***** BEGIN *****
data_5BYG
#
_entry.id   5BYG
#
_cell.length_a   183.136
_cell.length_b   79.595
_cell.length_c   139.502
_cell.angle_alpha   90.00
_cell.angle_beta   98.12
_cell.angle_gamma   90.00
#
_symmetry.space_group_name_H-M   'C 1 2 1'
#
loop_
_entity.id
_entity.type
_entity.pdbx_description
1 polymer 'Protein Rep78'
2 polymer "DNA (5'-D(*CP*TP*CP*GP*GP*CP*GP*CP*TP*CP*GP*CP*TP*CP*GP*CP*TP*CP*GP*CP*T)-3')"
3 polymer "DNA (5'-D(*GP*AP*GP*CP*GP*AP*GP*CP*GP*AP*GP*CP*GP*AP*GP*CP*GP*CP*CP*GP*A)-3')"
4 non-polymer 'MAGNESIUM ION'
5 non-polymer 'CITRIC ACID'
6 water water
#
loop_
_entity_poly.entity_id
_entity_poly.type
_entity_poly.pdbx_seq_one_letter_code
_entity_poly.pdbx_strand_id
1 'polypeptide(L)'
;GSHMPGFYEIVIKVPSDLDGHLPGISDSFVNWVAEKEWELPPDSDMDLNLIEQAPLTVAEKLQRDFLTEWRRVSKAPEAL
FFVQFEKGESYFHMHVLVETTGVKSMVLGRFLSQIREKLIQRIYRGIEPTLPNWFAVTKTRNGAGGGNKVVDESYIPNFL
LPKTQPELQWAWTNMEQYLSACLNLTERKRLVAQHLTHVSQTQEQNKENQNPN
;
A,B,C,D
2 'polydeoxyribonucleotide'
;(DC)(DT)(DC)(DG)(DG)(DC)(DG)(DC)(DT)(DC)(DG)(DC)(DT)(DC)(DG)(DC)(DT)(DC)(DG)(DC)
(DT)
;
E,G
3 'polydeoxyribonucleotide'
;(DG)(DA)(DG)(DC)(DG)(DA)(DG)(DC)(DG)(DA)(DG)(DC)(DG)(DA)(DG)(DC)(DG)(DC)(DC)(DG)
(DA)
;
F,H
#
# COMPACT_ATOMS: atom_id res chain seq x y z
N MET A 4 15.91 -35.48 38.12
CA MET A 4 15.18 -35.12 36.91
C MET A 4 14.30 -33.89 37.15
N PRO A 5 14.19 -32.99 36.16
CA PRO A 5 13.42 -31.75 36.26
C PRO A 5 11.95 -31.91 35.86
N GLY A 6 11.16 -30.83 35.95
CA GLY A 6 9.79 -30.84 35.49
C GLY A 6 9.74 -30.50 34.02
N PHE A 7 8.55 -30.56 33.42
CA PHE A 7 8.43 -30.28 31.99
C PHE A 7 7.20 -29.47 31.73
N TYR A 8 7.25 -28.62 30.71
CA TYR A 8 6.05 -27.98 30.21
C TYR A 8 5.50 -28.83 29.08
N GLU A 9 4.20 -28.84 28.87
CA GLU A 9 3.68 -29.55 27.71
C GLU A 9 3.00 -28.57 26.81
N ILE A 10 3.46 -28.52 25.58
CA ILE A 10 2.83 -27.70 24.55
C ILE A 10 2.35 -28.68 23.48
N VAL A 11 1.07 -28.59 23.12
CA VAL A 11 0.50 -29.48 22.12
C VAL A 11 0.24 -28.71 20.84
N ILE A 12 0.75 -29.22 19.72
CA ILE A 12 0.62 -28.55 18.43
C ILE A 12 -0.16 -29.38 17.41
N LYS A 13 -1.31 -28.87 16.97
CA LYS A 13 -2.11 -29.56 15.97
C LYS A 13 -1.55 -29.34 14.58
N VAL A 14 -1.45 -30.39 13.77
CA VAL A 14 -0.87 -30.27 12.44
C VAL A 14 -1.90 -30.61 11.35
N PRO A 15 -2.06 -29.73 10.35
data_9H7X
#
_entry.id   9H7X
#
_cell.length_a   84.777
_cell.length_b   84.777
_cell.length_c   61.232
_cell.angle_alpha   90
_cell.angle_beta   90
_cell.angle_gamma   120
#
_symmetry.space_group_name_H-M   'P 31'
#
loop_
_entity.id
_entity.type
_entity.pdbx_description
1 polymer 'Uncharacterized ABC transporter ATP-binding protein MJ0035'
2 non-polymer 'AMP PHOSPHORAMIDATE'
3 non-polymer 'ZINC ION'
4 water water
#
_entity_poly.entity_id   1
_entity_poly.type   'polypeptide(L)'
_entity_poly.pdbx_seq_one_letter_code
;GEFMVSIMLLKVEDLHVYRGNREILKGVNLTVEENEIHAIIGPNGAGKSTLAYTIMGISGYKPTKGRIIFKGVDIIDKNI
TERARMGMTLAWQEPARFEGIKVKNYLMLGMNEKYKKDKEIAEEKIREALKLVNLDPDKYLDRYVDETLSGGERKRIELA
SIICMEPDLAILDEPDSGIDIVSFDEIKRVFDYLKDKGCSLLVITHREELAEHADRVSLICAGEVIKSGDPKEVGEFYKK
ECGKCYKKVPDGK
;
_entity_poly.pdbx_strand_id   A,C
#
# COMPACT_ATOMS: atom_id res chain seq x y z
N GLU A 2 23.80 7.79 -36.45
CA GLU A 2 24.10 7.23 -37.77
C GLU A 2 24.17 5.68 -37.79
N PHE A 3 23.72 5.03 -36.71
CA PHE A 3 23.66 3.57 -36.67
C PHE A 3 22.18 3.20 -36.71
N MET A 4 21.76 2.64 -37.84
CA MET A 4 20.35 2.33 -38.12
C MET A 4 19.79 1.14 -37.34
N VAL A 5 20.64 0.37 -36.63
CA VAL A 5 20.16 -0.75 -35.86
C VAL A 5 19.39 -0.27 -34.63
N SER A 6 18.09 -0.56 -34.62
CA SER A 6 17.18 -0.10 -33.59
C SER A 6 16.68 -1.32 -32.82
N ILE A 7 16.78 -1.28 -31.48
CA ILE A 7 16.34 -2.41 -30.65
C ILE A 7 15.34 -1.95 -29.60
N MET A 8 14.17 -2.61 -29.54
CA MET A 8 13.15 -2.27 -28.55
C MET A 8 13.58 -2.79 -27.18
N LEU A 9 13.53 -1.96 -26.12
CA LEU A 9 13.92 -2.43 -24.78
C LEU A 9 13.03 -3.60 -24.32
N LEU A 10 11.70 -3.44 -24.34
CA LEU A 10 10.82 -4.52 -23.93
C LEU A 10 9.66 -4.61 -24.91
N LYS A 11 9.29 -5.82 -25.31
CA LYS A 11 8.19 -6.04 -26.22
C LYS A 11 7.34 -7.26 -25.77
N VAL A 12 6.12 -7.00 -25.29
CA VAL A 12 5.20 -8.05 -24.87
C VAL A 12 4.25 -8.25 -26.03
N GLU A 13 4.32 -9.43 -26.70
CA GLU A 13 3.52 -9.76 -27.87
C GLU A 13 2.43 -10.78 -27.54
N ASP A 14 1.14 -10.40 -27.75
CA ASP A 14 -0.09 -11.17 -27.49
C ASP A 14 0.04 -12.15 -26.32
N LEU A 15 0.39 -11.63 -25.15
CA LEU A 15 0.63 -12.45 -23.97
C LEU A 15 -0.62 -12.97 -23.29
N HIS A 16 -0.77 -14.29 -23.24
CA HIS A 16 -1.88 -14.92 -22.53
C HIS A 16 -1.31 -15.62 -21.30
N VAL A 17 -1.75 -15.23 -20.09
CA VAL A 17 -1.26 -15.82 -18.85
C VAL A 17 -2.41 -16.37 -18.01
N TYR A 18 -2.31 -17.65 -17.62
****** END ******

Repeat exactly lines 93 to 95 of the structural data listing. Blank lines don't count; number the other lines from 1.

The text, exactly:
_symmetry.space_group_name_H-M   'P 31'
#
loop_